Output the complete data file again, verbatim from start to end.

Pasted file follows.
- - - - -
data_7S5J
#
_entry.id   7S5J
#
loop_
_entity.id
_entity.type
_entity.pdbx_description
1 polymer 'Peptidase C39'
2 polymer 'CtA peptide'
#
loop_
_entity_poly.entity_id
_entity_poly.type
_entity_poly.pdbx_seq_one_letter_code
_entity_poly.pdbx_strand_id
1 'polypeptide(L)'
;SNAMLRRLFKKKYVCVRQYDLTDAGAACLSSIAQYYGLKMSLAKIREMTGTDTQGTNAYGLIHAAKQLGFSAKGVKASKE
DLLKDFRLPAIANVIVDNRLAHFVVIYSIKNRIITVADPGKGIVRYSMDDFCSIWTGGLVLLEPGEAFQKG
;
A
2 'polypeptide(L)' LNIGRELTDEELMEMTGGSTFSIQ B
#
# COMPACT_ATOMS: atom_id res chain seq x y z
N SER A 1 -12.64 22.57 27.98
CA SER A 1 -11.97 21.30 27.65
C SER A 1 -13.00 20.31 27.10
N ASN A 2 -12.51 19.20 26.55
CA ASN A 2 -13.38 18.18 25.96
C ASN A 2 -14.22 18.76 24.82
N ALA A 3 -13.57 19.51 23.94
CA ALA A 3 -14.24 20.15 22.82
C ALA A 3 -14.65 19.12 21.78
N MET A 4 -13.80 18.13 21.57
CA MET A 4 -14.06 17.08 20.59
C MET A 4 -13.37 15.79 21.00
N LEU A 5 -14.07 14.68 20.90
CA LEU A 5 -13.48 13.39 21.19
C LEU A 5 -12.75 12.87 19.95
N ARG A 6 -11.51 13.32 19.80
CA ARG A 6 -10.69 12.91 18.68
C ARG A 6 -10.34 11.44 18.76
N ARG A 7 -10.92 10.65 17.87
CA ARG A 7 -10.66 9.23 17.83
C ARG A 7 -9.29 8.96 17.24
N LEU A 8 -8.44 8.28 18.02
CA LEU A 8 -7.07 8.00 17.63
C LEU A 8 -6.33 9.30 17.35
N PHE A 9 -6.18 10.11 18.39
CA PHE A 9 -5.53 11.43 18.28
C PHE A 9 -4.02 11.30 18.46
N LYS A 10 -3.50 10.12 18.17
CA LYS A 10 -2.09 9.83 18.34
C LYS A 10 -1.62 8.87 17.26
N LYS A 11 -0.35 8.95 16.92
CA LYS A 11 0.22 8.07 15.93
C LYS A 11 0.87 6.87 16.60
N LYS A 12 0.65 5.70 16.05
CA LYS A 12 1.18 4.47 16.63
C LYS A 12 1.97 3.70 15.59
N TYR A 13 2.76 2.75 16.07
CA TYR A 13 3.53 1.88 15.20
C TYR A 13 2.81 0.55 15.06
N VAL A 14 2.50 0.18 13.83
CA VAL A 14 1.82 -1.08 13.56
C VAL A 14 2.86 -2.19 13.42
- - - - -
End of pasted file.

data_7S5J
#
_entry.id   7S5J
#
loop_
_entity.id
_entity.type
_entity.pdbx_description
1 polymer 'Peptidase C39'
2 polymer 'CtA peptide'
#
loop_
_entity_poly.entity_id
_entity_poly.type
_entity_poly.pdbx_seq_one_letter_code
_entity_poly.pdbx_strand_id
1 'polypeptide(L)'
;SNAMLRRLFKKKYVCVRQYDLTDAGAACLSSIAQYYGLKMSLAKIREMTGTDTQGTNAYGLIHAAKQLGFSAKGVKASKE
DLLKDFRLPAIANVIVDNRLAHFVVIYSIKNRIITVADPGKGIVRYSMDDFCSIWTGGLVLLEPGEAFQKG
;
A
2 'polypeptide(L)' LNIGRELTDEELMEMTGGSTFSIQ B
#
# COMPACT_ATOMS: atom_id res chain seq x y z
N SER A 1 -12.64 22.57 27.98
CA SER A 1 -11.97 21.30 27.65
C SER A 1 -13.00 20.31 27.10
N ASN A 2 -12.51 19.20 26.55
CA ASN A 2 -13.38 18.18 25.96
C ASN A 2 -14.22 18.76 24.82
N ALA A 3 -13.57 19.51 23.94
CA ALA A 3 -14.24 20.15 22.82
C ALA A 3 -14.65 19.12 21.78
N MET A 4 -13.80 18.13 21.57
CA MET A 4 -14.06 17.08 20.59
C MET A 4 -13.37 15.79 21.00
N LEU A 5 -14.07 14.68 20.90
CA LEU A 5 -13.48 13.39 21.19
C LEU A 5 -12.75 12.87 19.95
N ARG A 6 -11.51 13.32 19.80
CA ARG A 6 -10.69 12.91 18.68
C ARG A 6 -10.34 11.44 18.76
N ARG A 7 -10.92 10.65 17.87
CA ARG A 7 -10.66 9.23 17.83
C ARG A 7 -9.29 8.96 17.24
N LEU A 8 -8.44 8.28 18.02
CA LEU A 8 -7.07 8.00 17.63
C LEU A 8 -6.33 9.30 17.35
N PHE A 9 -6.18 10.11 18.39
CA PHE A 9 -5.53 11.43 18.28
C PHE A 9 -4.02 11.30 18.46
N LYS A 10 -3.50 10.12 18.17
CA LYS A 10 -2.09 9.83 18.34
C LYS A 10 -1.62 8.87 17.26
N LYS A 11 -0.35 8.95 16.92
CA LYS A 11 0.22 8.07 15.93
C LYS A 11 0.87 6.87 16.60
N LYS A 12 0.65 5.70 16.05
CA LYS A 12 1.18 4.47 16.63
C LYS A 12 1.97 3.70 15.59
N TYR A 13 2.76 2.75 16.07
CA TYR A 13 3.53 1.88 15.20
C TYR A 13 2.81 0.55 15.06
N VAL A 14 2.50 0.18 13.83
CA VAL A 14 1.82 -1.08 13.56
C VAL A 14 2.86 -2.19 13.42